Page 3 - Physical Look - Inside
In order to further investigate the design details of the NZXT C650 650W power supply unit, some panel removal is required. It is important to note two important concerns before disassembling any power supply unit. First, certain components, such as the capacitors, may cause an electrical shock if not discharged properly. Second, your ten-year warranty will be voided if the screws on the power supply unit are removed. Therefore, unnecessary disassembling of a power supply unit should be avoided. Once the top panel of the C650 is removed, a closer look of the electronic components can be revealed. The OEM for the power supply is Seasonic, which means excellent quality in my opinion.
Let us first take a look at the transient filter stage of the power supply unit. The function of the transient filter stage is to protect the computer from the power grid noise and voltage spikes. In the NZXT C650 650W power supply unit, the transient filter stage contains two X-capacitors, four Y-capacitors, two common mode chokes, and one metal oxide varistor. The MOV here is to prevent the computer from being damaged by lightning surges. It is worth mentioning not all the power supply units in the market have an MOV. There are two sets of X-capacitors and Y-capacitors, with one set on the PCB board behind the power plug and the other set found on the main PCB board.
Now, we move on to the primary side. The one big capacitor in the photo is from Hitachi, which is rated at 470uF at 400V. The temperature is rated at 105c, which is the standard in terms of durability. This one is a Japanese-made capacitor, which costs more than those made in other places like China, but the quality is better. For the standby PWM control, there is a Excelliance MOS EM8569. By the left-hand side of the transformer in the photo, there is a pair of heatsink panels. On each heatsink panel, two Greatpower GPT10N50AD power MOSFET transistors are used as the main switchers. The GPT10N50AD can delivery power up to 9.7A continuously and a maximum drain-source on-resistance of 0.7ohms according to the datasheet. Note the lower the drain-source on-resistance, the more efficient the transistor will be.
In the above photo, we can see there is another heatsink right below the pair of MOSFET heatsink panels. There are two rectifying bridges attached to that heatsink. From what I can see, the rectifying bridge is a GBU1006. At 115V, the maximum rectified forward current capacity with heatsink is 10A, so you can theoretically pull up to 2300W (2 * 10A * 115V) from the bridge rectifier at 100% efficiency -- of course, this is limited by the fact that it is not 100% efficient and also neglects the fact that not every component in the system are able to keep up. On the left side of the transformer, there is a large heatsink, where you can find a pair of Infineon IPA60R180P7S as the APFC MOSFETs. The Infineon IPA60R180P7S can support 11A at 100c. There is also a STMicroelectronics STTH8S06 as the APFC boost diode. The IC for APFC control is the Champion CM6500UNX.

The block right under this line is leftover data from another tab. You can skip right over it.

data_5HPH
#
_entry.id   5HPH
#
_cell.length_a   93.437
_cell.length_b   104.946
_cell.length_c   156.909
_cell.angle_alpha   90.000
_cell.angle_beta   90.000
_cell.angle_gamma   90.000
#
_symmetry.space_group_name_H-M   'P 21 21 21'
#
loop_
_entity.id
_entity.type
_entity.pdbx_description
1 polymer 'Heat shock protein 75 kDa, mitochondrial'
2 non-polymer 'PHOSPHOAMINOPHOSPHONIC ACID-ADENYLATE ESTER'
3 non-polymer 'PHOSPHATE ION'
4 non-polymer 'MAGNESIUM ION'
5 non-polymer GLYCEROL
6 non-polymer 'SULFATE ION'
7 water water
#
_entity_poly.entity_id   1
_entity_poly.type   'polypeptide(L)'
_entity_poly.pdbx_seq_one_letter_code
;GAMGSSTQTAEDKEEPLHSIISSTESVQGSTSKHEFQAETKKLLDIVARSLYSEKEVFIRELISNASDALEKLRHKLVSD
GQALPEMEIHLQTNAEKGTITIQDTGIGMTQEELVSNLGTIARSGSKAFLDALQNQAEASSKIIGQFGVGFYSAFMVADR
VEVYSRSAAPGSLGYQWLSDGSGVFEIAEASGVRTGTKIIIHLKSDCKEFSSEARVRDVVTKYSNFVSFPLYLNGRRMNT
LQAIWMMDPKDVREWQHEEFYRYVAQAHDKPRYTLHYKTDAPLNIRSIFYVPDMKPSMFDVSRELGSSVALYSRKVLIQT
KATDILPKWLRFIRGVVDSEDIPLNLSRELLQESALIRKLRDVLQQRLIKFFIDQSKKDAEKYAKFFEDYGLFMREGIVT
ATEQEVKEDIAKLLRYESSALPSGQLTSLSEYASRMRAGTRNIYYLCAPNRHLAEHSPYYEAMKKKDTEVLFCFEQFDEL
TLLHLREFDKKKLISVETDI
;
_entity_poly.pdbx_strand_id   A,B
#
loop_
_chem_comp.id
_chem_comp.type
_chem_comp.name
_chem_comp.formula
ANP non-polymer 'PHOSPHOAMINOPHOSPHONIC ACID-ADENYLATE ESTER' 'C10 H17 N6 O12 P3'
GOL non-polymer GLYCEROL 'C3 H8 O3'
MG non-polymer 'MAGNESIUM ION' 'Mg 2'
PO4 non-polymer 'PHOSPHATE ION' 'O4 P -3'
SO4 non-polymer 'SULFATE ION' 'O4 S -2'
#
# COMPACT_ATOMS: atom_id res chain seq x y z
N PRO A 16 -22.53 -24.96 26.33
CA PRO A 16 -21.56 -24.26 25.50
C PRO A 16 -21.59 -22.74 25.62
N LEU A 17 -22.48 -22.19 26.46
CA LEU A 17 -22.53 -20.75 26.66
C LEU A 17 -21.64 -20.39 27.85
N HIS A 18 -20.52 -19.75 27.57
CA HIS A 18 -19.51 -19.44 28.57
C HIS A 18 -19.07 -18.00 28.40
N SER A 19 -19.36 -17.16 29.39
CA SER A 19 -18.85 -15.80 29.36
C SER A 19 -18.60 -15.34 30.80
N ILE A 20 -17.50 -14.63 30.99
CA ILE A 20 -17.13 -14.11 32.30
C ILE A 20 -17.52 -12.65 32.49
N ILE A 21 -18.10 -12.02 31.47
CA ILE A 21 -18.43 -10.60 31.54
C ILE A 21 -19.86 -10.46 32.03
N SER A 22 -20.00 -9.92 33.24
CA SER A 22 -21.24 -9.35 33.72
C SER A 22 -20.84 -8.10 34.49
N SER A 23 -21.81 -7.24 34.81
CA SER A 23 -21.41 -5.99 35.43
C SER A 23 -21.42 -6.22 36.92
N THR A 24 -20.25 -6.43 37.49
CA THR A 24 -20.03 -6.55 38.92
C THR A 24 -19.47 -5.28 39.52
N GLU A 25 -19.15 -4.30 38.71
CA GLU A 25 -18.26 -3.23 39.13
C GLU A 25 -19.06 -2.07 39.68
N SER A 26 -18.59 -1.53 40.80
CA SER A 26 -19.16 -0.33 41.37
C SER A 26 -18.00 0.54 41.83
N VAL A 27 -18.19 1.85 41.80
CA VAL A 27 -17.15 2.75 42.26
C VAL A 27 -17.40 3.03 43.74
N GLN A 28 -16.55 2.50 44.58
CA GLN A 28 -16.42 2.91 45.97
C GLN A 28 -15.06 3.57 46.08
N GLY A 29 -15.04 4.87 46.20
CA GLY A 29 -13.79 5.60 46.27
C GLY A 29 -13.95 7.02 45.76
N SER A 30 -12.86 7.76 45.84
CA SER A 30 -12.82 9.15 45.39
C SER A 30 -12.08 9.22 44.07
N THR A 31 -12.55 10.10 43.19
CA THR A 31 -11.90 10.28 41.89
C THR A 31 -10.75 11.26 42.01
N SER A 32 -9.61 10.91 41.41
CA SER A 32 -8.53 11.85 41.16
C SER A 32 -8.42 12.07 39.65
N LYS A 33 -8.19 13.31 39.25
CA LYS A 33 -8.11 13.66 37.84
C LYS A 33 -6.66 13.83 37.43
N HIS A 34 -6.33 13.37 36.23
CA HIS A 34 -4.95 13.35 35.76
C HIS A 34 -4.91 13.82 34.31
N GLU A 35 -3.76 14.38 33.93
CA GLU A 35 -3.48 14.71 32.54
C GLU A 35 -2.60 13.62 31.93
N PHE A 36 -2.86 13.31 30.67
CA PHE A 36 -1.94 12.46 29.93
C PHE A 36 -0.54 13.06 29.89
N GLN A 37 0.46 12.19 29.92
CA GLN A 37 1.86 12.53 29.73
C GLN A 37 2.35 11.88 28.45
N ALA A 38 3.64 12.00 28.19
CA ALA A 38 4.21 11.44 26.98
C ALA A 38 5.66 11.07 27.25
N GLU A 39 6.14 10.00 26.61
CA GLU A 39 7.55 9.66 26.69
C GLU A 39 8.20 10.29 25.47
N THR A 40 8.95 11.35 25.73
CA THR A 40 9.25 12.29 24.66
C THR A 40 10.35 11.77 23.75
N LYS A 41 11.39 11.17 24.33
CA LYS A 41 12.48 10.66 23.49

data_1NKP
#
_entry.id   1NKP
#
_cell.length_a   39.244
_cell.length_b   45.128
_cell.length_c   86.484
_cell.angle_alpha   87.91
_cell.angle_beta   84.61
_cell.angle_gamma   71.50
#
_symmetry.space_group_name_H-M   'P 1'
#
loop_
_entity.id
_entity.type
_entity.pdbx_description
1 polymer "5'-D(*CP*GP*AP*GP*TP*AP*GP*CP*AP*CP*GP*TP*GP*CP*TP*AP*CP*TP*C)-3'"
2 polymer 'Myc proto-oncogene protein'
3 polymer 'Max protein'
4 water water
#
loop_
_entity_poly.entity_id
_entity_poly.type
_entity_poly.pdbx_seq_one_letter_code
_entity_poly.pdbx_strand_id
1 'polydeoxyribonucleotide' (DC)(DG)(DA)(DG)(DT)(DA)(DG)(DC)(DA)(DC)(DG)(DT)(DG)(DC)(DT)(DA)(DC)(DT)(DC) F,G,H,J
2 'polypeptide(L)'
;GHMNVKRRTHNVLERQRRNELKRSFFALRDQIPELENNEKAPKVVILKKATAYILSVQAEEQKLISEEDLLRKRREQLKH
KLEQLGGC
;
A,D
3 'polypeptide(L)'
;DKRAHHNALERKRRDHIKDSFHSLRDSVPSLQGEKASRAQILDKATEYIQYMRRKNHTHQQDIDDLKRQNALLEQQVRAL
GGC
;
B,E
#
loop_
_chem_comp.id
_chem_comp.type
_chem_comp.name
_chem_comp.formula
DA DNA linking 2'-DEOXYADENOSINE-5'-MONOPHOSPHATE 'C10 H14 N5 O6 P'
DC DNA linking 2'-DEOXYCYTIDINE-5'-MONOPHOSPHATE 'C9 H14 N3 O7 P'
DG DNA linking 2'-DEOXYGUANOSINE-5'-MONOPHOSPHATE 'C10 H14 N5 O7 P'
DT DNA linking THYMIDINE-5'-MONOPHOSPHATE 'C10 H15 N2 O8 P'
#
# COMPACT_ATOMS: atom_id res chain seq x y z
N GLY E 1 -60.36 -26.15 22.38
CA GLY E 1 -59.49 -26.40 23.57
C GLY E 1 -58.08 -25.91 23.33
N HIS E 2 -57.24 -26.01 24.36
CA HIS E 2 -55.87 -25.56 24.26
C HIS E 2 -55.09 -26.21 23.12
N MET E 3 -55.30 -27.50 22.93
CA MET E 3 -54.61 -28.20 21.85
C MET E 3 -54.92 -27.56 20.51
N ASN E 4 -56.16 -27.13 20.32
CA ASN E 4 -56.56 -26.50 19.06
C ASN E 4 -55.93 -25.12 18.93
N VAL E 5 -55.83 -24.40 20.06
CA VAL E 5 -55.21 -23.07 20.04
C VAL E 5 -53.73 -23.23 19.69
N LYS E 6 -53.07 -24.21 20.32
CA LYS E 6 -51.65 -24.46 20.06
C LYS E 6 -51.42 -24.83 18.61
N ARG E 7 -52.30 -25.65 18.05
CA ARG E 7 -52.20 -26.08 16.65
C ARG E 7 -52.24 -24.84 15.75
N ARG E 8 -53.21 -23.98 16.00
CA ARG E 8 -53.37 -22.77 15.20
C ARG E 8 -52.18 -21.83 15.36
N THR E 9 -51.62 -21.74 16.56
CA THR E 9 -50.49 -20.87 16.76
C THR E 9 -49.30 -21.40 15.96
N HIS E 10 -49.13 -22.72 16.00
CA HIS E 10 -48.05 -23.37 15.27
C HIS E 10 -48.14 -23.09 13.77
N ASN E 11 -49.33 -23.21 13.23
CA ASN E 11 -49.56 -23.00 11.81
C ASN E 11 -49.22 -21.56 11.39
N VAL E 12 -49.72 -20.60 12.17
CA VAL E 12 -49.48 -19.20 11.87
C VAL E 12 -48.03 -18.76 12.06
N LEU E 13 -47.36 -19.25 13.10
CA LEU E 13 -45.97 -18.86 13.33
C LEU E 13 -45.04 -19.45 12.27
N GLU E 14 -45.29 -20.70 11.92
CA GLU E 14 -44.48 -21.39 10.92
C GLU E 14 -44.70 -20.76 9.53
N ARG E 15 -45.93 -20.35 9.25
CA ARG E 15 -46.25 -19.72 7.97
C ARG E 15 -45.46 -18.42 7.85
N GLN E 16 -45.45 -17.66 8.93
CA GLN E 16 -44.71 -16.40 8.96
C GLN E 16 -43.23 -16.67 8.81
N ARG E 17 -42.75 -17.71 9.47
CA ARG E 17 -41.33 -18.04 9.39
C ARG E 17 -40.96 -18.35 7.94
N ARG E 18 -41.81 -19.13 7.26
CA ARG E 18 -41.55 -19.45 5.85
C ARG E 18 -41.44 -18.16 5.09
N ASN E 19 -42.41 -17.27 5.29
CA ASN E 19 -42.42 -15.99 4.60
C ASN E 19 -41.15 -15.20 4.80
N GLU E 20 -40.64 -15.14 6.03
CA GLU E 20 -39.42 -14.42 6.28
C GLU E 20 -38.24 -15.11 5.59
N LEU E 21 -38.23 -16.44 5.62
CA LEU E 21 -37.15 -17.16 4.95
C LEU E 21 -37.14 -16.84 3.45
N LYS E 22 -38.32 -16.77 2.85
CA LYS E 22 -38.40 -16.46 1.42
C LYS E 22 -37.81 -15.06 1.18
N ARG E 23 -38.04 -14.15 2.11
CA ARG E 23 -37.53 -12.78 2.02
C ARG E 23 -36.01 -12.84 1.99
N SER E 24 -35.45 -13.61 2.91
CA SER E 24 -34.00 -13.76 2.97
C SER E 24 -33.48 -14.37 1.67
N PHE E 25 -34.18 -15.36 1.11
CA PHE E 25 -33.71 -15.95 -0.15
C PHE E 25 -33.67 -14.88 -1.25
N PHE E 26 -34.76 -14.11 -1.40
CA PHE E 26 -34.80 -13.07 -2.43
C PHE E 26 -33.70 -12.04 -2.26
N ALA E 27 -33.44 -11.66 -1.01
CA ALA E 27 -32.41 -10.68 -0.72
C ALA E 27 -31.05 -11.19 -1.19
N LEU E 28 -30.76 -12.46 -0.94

The electrolytic capacitors on the secondary side are also manufactured in Japan, and they are rated at 105c. These polymer capacitors are from any Japanese company as well; they are made by Chemi-Con, FPCAP, and NIC. For a modern power supply unit, the power output from the rectifiers is +12V. Two Nexperia PSMN1R8-40YLC are responsible for generating +12V, and they can provide current up to 100A continuously at 100c. The +12V output of the power supply unit can just directly use the power from the rectifiers. However, the +5V and +3.3V outputs are converted from the +12V output. The conversion functionality is mainly realized by the components on the DC to DC daughterboard. Meanwhile, there is a Weltrend WT7527V supervisor IC to realize over/under current and over/under voltage protection. More information about the parts mentioned in this review can be found from their respective datasheets from the manufacturer's website.
The modular cable sockets are soldered onto another daughterboard at the rear of the power supply unit. Having good soldering quality of those sockets is very important, since a significant amount of force will be applied on them when plugging or unplugging the connectors. The sockets in the NZXT C650 650W have very good soldering quality, and I am sure that they can handle some abuse with no problem. In the above photo, you can see a smaller board behind the sockets' daughterboard.
In terms of cooling performance, there are two things we need to pay attention to for a power supply unit; namely the heatsink and cooling fan. In this case, we can see a couple of heatsinks and one cooling fan inside of the NZXT C650 650W. The number of heatsinks inside the power supply unit is abundant thanks to the roomy chassis. The size of the fan is 120mm in diameter. A smaller fan is used to keep the enclosure small. According to the label on the fan, the HA1225H12F-Z from the Hong Hua uses fluid dynamic bearings to keep noise and durability in check. From the product's website, we can see the fan can provide up to 73.9 CFM airflow and rated noise level of 32.3dBA at the maximum speed of 2200 RPM.
1. Introduction, Packaging, Specifications
2. Physical Look - Outside
3. Physical Look - Inside
4. Minor Tests and Conclusion